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Happiness would be far away from that Puritan Hell hole. Of course there are various differences to what happiness is but I think there are common themes for everyone. Everybody wants the freedom to love and be who they are without the scrutiny of others. These simple necessities were impossible in this town. The clergy and most of the villagers existed on a vindictive repression that destroyed any "good" that existed.
Happiness isn't a place; for Hester, happiness is Pearl.
"She is my happiness!—she is my torture, none the less! Pearl keeps me here in life! Pearl punishes me too! See ye not, she is the scarlet letter, only capable of being loved, and so endowed with a million-fold the power of retribution for my sin? Ye shall not take her! I will die first!”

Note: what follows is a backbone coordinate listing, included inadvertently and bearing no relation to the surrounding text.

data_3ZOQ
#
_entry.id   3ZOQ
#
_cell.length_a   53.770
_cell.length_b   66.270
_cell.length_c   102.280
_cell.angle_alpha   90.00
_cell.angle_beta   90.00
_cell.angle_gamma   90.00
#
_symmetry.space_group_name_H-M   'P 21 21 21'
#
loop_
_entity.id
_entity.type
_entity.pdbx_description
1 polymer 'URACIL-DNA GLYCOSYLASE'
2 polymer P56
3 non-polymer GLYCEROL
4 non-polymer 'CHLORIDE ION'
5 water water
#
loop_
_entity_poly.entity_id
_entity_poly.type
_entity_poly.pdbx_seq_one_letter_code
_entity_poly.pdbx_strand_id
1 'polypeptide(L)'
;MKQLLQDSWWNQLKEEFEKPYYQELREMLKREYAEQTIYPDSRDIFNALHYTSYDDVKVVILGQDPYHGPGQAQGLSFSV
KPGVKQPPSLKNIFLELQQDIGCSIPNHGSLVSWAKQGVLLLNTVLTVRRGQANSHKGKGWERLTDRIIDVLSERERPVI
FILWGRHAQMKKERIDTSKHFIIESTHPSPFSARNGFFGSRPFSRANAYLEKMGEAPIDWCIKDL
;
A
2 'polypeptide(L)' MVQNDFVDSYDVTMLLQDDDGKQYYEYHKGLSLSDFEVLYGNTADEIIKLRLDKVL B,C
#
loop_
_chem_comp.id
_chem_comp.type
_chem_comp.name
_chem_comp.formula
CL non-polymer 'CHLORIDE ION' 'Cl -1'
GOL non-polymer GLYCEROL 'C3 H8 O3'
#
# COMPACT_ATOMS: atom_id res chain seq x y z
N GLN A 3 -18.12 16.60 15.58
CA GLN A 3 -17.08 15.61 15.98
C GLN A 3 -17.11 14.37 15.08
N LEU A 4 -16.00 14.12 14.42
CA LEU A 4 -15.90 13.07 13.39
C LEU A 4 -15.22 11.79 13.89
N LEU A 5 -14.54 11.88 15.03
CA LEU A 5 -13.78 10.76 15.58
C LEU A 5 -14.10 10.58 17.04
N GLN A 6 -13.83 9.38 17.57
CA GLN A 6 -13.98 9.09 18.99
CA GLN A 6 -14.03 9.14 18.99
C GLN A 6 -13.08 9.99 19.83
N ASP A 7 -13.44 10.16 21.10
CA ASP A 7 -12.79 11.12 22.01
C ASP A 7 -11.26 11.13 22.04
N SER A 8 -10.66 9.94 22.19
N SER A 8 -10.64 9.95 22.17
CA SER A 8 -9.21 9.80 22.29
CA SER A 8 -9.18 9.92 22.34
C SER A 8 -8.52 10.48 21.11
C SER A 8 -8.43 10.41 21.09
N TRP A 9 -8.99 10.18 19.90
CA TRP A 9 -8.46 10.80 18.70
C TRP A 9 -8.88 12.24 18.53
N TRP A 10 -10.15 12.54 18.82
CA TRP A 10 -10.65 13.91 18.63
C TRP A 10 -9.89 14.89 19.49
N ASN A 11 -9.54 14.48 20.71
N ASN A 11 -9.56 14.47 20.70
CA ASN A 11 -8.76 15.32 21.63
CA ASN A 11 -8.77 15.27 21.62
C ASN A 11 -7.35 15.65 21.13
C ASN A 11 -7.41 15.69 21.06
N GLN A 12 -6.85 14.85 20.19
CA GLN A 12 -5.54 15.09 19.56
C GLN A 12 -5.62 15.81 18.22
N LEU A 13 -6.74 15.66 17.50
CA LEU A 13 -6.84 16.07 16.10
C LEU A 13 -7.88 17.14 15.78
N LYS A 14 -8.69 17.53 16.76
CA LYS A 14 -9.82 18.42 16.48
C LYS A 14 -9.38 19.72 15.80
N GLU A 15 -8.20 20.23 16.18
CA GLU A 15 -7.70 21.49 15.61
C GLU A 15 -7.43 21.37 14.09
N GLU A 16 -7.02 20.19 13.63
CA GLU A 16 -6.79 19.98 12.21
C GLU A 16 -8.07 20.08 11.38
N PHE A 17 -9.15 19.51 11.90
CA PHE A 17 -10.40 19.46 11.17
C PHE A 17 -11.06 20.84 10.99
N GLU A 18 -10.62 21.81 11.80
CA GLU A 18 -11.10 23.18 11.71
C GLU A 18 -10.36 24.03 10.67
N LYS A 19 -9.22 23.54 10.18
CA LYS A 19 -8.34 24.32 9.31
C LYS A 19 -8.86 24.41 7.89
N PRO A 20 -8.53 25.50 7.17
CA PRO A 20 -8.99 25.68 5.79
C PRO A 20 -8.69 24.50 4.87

Chapter 18- Yes, happiness can take on different meanings;
"The decision to move to Europe energizes both Dimmesdale and Hester. Dimmesdale declares that he can feel joy once again, and Hester throws the scarlet letter from her chest. Having cast off her “stigma,” Hester regains some of her former, passionate beauty, and she lets down her hair and smiles. Sunlight, which as Pearl has pointed out stays away from her mother as though it fears her scarlet letter, suddenly brightens the forest. Hester speaks to Dimmesdale about Pearl and is ecstatic that father and daughter will be able to know one another. She calls their daughter, who has been playing among the forest creatures, to join them. Pearl approaches warily."
Final quote from Sparknotes